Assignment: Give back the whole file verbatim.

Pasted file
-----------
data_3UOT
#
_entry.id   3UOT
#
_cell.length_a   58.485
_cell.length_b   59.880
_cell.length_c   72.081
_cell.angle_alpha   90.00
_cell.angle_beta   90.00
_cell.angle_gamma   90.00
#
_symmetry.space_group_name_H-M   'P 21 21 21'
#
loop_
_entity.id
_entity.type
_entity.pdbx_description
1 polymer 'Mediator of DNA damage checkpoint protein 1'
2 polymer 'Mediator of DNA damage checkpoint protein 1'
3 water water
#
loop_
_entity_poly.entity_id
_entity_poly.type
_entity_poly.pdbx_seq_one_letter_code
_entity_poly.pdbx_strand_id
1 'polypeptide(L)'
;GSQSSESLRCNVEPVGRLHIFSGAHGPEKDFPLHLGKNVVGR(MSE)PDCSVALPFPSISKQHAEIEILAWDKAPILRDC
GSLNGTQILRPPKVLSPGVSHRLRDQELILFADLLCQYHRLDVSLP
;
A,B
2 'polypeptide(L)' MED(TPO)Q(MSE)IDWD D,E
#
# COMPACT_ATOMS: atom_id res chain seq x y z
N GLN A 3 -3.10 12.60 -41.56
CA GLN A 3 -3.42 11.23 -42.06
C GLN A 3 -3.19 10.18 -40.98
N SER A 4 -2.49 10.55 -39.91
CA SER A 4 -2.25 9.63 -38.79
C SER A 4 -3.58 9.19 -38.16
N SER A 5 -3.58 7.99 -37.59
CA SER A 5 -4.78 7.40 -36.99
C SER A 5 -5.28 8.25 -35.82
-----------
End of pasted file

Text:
data_3UOT
#
_entry.id   3UOT
#
_cell.length_a   58.485
_cell.length_b   59.880
_cell.length_c   72.081
_cell.angle_alpha   90.00
_cell.angle_beta   90.00
_cell.angle_gamma   90.00
#
_symmetry.space_group_name_H-M   'P 21 21 21'
#
loop_
_entity.id
_entity.type
_entity.pdbx_description
1 polymer 'Mediator of DNA damage checkpoint protein 1'
2 polymer 'Mediator of DNA damage checkpoint protein 1'
3 water water
#
loop_
_entity_poly.entity_id
_entity_poly.type
_entity_poly.pdbx_seq_one_letter_code
_entity_poly.pdbx_strand_id
1 'polypeptide(L)'
;GSQSSESLRCNVEPVGRLHIFSGAHGPEKDFPLHLGKNVVGR(MSE)PDCSVALPFPSISKQHAEIEILAWDKAPILRDC
GSLNGTQILRPPKVLSPGVSHRLRDQELILFADLLCQYHRLDVSLP
;
A,B
2 'polypeptide(L)' MED(TPO)Q(MSE)IDWD D,E
#
# COMPACT_ATOMS: atom_id res chain seq x y z
N GLN A 3 -3.10 12.60 -41.56
CA GLN A 3 -3.42 11.23 -42.06
C GLN A 3 -3.19 10.18 -40.98
N SER A 4 -2.49 10.55 -39.91
CA SER A 4 -2.25 9.63 -38.79
C SER A 4 -3.58 9.19 -38.16
N SER A 5 -3.58 7.99 -37.59
CA SER A 5 -4.78 7.40 -36.99
C SER A 5 -5.28 8.25 -35.82